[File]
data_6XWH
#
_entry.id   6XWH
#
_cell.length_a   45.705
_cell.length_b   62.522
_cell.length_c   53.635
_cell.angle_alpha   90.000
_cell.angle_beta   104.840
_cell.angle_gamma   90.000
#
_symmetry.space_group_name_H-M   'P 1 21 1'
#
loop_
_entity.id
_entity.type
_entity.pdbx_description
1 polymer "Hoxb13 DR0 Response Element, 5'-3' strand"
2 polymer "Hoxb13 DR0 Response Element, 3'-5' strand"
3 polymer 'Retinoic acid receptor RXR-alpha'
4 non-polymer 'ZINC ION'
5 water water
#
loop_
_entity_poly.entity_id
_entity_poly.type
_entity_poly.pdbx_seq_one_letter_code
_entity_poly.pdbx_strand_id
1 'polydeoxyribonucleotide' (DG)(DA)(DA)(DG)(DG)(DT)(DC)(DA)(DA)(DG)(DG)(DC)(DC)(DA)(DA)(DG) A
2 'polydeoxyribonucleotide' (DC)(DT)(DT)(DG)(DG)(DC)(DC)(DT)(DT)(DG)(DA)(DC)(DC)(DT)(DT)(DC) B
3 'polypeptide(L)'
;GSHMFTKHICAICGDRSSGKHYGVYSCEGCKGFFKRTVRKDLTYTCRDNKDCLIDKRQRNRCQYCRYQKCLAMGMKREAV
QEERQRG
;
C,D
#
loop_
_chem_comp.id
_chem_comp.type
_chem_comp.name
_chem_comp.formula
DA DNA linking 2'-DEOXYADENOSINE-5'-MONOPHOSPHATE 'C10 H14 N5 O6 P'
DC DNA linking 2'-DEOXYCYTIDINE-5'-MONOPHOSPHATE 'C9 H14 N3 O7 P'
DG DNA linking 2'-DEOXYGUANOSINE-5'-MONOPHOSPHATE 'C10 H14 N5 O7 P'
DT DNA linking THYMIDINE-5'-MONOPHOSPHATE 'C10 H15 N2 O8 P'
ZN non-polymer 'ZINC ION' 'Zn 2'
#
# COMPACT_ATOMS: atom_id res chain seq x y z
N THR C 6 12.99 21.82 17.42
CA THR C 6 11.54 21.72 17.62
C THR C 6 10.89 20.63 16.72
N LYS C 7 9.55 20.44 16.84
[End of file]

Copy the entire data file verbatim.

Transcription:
data_6XWH
#
_entry.id   6XWH
#
_cell.length_a   45.705
_cell.length_b   62.522
_cell.length_c   53.635
_cell.angle_alpha   90.000
_cell.angle_beta   104.840
_cell.angle_gamma   90.000
#
_symmetry.space_group_name_H-M   'P 1 21 1'
#
loop_
_entity.id
_entity.type
_entity.pdbx_description
1 polymer "Hoxb13 DR0 Response Element, 5'-3' strand"
2 polymer "Hoxb13 DR0 Response Element, 3'-5' strand"
3 polymer 'Retinoic acid receptor RXR-alpha'
4 non-polymer 'ZINC ION'
5 water water
#
loop_
_entity_poly.entity_id
_entity_poly.type
_entity_poly.pdbx_seq_one_letter_code
_entity_poly.pdbx_strand_id
1 'polydeoxyribonucleotide' (DG)(DA)(DA)(DG)(DG)(DT)(DC)(DA)(DA)(DG)(DG)(DC)(DC)(DA)(DA)(DG) A
2 'polydeoxyribonucleotide' (DC)(DT)(DT)(DG)(DG)(DC)(DC)(DT)(DT)(DG)(DA)(DC)(DC)(DT)(DT)(DC) B
3 'polypeptide(L)'
;GSHMFTKHICAICGDRSSGKHYGVYSCEGCKGFFKRTVRKDLTYTCRDNKDCLIDKRQRNRCQYCRYQKCLAMGMKREAV
QEERQRG
;
C,D
#
loop_
_chem_comp.id
_chem_comp.type
_chem_comp.name
_chem_comp.formula
DA DNA linking 2'-DEOXYADENOSINE-5'-MONOPHOSPHATE 'C10 H14 N5 O6 P'
DC DNA linking 2'-DEOXYCYTIDINE-5'-MONOPHOSPHATE 'C9 H14 N3 O7 P'
DG DNA linking 2'-DEOXYGUANOSINE-5'-MONOPHOSPHATE 'C10 H14 N5 O7 P'
DT DNA linking THYMIDINE-5'-MONOPHOSPHATE 'C10 H15 N2 O8 P'
ZN non-polymer 'ZINC ION' 'Zn 2'
#
# COMPACT_ATOMS: atom_id res chain seq x y z
N THR C 6 12.99 21.82 17.42
CA THR C 6 11.54 21.72 17.62
C THR C 6 10.89 20.63 16.72
N LYS C 7 9.55 20.44 16.84